Folder 1: Letters by Muriel Knox Doherty, May-July 1945May-July 1945

by Muriel Knox Doherty

The starving and disease ridden inmates including a number of children had received no food or water for about 7 days after a long period of semi-starvation. Their food had consisted of watery soup, potato and dry bread in very small quantities. The lack of water resulted from the act of sabotage carried out by the Germans during the truce which they had requested for handing over the camp. All camp records were destroyed by the SS guards during this time.

A pump in the yard was found surrounded by 300-400 bodies piled up, where they had fallen in their vain effort to obtain water and whose end was hastened by the rifle butts and lashings of the SS Guards and the sniping of the Hungarian troops.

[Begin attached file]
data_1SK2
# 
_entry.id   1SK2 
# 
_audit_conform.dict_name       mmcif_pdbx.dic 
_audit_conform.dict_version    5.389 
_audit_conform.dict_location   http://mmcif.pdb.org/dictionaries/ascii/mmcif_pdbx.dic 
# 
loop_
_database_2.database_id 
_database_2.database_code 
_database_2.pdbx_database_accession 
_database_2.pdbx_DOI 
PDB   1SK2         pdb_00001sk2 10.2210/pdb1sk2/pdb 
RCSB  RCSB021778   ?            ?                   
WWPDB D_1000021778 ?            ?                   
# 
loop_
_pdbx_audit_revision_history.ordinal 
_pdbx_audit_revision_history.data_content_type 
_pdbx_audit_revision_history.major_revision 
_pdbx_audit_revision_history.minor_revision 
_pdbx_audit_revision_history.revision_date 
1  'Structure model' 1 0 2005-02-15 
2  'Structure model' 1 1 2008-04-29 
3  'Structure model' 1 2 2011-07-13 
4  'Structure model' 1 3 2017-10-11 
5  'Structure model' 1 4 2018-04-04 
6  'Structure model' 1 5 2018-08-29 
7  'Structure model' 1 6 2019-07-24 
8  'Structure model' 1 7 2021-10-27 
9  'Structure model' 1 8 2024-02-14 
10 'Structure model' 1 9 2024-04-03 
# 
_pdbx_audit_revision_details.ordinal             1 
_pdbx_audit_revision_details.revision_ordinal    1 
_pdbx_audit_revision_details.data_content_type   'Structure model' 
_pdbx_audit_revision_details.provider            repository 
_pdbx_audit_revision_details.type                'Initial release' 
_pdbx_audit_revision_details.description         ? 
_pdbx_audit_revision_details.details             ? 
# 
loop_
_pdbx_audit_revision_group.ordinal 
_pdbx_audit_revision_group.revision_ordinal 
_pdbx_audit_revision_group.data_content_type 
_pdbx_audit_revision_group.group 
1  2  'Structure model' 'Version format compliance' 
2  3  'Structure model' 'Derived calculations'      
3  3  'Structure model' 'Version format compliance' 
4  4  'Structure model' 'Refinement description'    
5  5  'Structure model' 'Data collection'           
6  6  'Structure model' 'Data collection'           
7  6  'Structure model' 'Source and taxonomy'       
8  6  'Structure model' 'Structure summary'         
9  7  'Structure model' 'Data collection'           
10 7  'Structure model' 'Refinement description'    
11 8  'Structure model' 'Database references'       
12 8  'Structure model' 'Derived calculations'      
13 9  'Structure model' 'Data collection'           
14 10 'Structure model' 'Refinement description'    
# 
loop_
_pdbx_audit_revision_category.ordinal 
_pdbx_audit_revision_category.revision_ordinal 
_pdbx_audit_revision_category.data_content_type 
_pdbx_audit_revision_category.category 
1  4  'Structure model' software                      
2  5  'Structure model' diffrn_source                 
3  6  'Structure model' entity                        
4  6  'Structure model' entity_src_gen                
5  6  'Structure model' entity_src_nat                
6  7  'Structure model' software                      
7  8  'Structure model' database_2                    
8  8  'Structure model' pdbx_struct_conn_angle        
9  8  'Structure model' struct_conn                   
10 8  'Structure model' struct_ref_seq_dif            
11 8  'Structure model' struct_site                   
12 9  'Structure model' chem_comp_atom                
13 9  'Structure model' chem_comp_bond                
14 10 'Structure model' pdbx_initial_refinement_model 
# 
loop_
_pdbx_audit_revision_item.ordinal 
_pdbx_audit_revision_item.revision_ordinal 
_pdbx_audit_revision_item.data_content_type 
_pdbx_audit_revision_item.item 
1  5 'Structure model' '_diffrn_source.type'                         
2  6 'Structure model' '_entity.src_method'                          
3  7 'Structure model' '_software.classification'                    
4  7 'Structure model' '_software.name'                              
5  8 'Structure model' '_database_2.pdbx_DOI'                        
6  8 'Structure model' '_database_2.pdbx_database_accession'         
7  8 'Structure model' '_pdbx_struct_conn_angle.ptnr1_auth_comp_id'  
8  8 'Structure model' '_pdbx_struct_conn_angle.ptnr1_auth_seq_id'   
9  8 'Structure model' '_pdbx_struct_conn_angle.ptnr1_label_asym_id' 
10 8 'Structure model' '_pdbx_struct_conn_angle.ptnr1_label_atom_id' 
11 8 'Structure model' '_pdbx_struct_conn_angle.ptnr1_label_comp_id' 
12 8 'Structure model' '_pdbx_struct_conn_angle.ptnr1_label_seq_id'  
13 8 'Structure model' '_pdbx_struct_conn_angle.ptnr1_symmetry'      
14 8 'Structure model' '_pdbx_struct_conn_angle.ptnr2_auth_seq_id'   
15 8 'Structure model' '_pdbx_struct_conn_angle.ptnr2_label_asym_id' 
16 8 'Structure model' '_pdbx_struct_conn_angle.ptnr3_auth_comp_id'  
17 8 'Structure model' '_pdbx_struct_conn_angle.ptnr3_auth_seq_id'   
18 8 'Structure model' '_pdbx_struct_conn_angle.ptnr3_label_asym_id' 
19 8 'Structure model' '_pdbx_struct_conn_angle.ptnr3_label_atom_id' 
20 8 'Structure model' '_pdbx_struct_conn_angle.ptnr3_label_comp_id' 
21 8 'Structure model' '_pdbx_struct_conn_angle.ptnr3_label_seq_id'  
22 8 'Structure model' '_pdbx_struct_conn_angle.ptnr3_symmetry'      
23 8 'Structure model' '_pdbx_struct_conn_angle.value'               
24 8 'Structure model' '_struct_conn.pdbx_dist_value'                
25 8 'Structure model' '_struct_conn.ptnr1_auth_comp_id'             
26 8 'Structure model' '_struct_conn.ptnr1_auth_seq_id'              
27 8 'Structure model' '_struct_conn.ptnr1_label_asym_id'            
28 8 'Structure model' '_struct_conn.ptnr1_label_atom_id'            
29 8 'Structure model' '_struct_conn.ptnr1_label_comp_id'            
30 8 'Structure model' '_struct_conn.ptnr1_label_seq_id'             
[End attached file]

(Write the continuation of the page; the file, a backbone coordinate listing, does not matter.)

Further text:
There were some 25,000 living sick who were dying at the rate of % (about 100) per day.  In many huts the living were packed on the floor amongst the dead often times naked. Owing to illness & despair corpses were often not moved from the bunks which were shared with the living.

Louse born typhus, diarrhea and pulmonary tuberculosis in advanced stages were rampant. Excreta was everywhere. Faeces were 6” deep on the floor of the huts. The walls were heavily coated also. Thousands were too ill to move. Those living on the lower of the